According to the military documentation, this frontline hospital known as “hospitales de sangre” gathered more than 100 beds and one operating room, as well as a blood transfusion unit developed by the Canadian medical equipment under the orders of H.N. Bethune, or, according to others, by the British doctor with Spanish roots, Frederic Durán-Jordà-. The military hospital occupied the space of the female school Soledad Sainz. It was in a notable stone building with two floors built in the ground that Mrs. Sainz donated to the City Hall years before the Civil War broke out.

How painful trance is seeing the walls covered with the children’s blood in their childlike play; blood spilled by those who came after a dream to fight for a liberty that was considered blemished; a liberty that they believed in danger.

On July 14th, 1937, at six thirty in the evening, Arthur Dunbar soldier died due to his injuries suffered in battle. Mr. Dunbar was part of the 15th Brigade -also called Abraham Lincoln-, 2ª Company of the English Battalion, under the Colonel Januses Galicz and the English Captain George Nathan and in Brunete’s battle and Jack Cunningham’s command. There is no other news from him. According to his death certificate, copied from the original wrote by the Hospital Director, Arthur Dunbar was buried in the town cemetery the day after his death.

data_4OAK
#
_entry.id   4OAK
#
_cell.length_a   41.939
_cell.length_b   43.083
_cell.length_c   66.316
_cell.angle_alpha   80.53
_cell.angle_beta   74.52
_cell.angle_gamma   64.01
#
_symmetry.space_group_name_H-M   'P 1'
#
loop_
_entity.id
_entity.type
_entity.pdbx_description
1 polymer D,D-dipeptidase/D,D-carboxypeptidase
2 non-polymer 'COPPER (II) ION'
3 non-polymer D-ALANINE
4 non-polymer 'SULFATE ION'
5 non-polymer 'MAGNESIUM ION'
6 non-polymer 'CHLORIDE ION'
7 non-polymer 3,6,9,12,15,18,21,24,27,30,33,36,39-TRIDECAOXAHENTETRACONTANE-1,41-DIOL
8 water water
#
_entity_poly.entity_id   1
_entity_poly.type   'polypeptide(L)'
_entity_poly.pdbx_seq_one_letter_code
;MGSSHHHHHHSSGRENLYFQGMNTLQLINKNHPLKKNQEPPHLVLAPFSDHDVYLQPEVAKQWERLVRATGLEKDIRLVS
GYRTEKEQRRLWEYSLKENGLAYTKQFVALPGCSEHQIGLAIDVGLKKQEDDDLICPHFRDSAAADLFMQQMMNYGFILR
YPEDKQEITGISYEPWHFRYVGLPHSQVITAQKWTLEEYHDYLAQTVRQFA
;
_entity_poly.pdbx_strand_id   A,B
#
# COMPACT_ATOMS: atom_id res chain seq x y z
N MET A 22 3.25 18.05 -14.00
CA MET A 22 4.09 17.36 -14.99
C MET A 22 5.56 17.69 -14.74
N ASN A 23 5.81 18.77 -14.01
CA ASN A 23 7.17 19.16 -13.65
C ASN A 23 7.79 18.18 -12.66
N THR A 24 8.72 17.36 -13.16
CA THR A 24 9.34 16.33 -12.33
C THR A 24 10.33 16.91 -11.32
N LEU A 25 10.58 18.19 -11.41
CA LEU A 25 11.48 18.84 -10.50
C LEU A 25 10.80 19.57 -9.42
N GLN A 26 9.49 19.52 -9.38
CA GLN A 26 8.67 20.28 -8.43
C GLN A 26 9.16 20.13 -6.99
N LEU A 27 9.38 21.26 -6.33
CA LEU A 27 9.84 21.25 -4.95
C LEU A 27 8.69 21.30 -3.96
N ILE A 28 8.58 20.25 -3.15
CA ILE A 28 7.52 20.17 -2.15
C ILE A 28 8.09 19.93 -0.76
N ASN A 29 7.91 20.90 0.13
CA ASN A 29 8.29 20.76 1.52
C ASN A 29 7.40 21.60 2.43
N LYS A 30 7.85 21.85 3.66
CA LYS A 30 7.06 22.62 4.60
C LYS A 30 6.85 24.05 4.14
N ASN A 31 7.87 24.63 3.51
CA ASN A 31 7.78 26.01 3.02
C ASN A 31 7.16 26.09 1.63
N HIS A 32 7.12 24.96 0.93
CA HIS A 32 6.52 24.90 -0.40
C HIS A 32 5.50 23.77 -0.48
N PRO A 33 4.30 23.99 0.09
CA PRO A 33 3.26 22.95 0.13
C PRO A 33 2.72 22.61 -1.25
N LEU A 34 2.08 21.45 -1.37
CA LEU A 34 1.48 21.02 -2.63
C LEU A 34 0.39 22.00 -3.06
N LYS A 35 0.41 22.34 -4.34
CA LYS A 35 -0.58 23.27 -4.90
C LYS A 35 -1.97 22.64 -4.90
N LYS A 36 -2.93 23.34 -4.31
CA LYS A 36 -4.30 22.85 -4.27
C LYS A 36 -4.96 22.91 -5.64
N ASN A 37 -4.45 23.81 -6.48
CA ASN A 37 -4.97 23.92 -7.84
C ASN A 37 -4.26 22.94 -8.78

More than 1500 of the 2500 men who were part of the XV Brigade lost their lives in that battle; these dead were added to the more than 1000 losses that the Brigade had a few months before in the front of Jarama’s river. 331 volunteers of the English Battalion initiated the battle on July 6th, only 42 survived.

For Arthur’s eternal rest as well as for other soldiers’, a piece of land without stone recalls them without any distinction of nationalities, origins, without any sign that indicate that a brave combatant for freedom lays down; perhaps Arthur was just a useless chess piece of an absurd war.

The sun strikes vertical over Carol, Tony and Roy’ heads. The day weighs out at the doors of the cemetery. A bland forest of crosses, angels and silence burn in the hot afternoon. As a funeral entourage, the relatives approach to the space reserved for those who died without confession, executed and suicides. According to the rules this piece of land is separated of the consecrated cemetery since they did not embrace the law of God.

Concrete preserve from excavations nowadays. A hypocritical stone recalls the memory of the ones who rest in this place. A plastic floral decoration remembers timidly the ones that fought for a dream that we enjoy.

But under this infamous cement there is a light and fresh land, soaked of blood and tears of those who could not elect their destiny. Men and women like Arthur, with names and surnames and with a history that still has to be told; a history that the lying official narration, stole to its owners.

History has a debt of gratitude written with gunpowder and blood in the gutters, in the shameful walls of cemeteries and in the far away corners of the olive grove. Spain has a debt of gratitude with those who left theirs dreams behind and gave their lives in a stupid war, like all wars.

We hope that Carol, Tony and Roy’s journey ends up with the find of their memory. Because today Arthur Dunbar is still here, under a heavy land that he loved a long time ago. At least, we should take the commitment to put a name on a stone to remember him and his war mates, whatever our beliefs are. Thanks to people like him, who fought for a dream, freedom remains in our lives nowadays.